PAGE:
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read

[rēd]
(computer science)
To acquire information, usually from some form of storage in a computer.
To convert magnetic spots, characters, or punched holes into electrical impulses.
(electronics)
To generate an output corresponding to the pattern stored in a charge storage tube.

read

To input into the computer from a peripheral device (keyboard, mouse, disk, etc.) or the network. Like reading a book or playing a DVD, reading does not destroy what is read. The term also refers to accessing the contents of memory.

Every Read Is Also a Write
Every transfer of data is a "read" from one location and a "write" to another. Reading a sector in a hard drive means writing that data into memory. When data are copied from one memory area to another, the data are "read out of" one section of RAM and "written into" another part. See write and read/write.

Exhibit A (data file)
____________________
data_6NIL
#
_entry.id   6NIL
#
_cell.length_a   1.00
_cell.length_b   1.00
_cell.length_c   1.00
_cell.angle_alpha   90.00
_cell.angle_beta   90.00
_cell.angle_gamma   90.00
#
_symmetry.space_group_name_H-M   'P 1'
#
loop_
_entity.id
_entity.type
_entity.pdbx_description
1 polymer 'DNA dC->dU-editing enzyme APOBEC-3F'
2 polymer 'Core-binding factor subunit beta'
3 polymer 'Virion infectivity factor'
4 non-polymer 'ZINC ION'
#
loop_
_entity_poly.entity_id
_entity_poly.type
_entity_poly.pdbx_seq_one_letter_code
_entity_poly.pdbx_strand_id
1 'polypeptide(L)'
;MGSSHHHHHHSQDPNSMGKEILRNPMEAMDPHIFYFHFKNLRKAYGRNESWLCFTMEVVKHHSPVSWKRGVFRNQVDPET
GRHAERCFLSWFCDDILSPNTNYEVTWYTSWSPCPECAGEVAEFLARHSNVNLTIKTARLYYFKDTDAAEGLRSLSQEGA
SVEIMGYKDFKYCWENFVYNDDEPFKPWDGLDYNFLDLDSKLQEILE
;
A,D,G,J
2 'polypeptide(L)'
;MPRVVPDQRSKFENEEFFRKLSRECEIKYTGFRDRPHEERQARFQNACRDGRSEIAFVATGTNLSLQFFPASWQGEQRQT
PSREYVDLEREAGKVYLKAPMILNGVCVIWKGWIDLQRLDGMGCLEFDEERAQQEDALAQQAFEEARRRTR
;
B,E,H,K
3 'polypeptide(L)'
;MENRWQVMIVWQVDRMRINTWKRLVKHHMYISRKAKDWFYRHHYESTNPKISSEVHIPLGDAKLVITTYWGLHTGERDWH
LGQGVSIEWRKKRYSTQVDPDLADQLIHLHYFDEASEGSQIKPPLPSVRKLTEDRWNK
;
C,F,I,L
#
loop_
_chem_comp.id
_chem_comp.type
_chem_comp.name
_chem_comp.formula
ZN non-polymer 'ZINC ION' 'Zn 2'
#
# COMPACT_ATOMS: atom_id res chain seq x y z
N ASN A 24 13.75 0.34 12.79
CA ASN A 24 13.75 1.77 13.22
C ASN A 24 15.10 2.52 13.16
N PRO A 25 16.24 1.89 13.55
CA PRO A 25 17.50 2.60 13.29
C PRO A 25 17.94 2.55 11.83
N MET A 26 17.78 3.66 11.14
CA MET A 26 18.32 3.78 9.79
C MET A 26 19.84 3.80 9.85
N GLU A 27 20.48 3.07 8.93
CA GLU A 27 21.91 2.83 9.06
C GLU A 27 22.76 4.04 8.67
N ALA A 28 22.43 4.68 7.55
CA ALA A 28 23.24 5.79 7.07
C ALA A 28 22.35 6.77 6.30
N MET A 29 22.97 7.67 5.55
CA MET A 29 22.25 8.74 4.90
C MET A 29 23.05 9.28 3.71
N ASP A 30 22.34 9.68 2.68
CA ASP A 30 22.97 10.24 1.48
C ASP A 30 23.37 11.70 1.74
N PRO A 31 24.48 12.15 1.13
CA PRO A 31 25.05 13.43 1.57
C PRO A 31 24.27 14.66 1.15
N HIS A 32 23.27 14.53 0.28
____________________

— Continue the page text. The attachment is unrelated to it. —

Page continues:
References in periodicals archive ?
However, a little reading between the lines shows that these e-petitions are really "chain letters" designed to build up the groups' own databases.
I was under the impression that Catholics For A Free Choice (CFFC) were a small group--there are a few leaders like Frances Kissling and Rosemary Radford Ruether, well-known dissenters from Catholicism--and, reading between the lines of Dr.
Fewer musical systems (braces of treble and bass clefs) per page--two or three versus the usual five--make way for great reading between the lines.
Paradoxically, reading between the lines of the superb Buildings and Power is likely to be more rewarding on the subject than this rather camp piece of largely redundant verbal introspection.
Reading between the lines, deciphering intertexts, and breaking encryptions expose esoteric substrata to The Blacker the Berry and Infants of the Spring.

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